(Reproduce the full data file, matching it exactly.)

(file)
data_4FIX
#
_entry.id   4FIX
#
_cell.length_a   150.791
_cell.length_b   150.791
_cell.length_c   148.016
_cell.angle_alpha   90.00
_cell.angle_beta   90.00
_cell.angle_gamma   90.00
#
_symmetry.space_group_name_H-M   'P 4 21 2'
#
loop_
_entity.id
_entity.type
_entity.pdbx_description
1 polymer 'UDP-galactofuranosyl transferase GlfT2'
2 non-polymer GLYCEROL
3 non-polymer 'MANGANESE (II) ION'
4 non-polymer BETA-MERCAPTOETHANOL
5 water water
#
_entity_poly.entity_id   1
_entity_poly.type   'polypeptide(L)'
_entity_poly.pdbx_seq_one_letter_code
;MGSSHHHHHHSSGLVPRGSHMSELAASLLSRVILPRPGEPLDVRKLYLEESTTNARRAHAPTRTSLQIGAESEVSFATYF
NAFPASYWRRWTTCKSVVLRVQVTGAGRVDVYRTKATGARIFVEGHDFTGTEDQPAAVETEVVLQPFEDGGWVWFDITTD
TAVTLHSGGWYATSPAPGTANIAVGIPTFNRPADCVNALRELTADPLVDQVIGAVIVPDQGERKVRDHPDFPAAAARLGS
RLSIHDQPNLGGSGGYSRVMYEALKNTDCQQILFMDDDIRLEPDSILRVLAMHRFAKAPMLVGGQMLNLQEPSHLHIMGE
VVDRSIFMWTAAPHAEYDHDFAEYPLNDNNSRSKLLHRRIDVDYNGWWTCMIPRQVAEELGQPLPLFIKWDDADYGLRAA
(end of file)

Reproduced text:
data_4FIX
#
_entry.id   4FIX
#
_cell.length_a   150.791
_cell.length_b   150.791
_cell.length_c   148.016
_cell.angle_alpha   90.00
_cell.angle_beta   90.00
_cell.angle_gamma   90.00
#
_symmetry.space_group_name_H-M   'P 4 21 2'
#
loop_
_entity.id
_entity.type
_entity.pdbx_description
1 polymer 'UDP-galactofuranosyl transferase GlfT2'
2 non-polymer GLYCEROL
3 non-polymer 'MANGANESE (II) ION'
4 non-polymer BETA-MERCAPTOETHANOL
5 water water
#
_entity_poly.entity_id   1
_entity_poly.type   'polypeptide(L)'
_entity_poly.pdbx_seq_one_letter_code
;MGSSHHHHHHSSGLVPRGSHMSELAASLLSRVILPRPGEPLDVRKLYLEESTTNARRAHAPTRTSLQIGAESEVSFATYF
NAFPASYWRRWTTCKSVVLRVQVTGAGRVDVYRTKATGARIFVEGHDFTGTEDQPAAVETEVVLQPFEDGGWVWFDITTD
TAVTLHSGGWYATSPAPGTANIAVGIPTFNRPADCVNALRELTADPLVDQVIGAVIVPDQGERKVRDHPDFPAAAARLGS
RLSIHDQPNLGGSGGYSRVMYEALKNTDCQQILFMDDDIRLEPDSILRVLAMHRFAKAPMLVGGQMLNLQEPSHLHIMGE
VVDRSIFMWTAAPHAEYDHDFAEYPLNDNNSRSKLLHRRIDVDYNGWWTCMIPRQVAEELGQPLPLFIKWDDADYGLRAA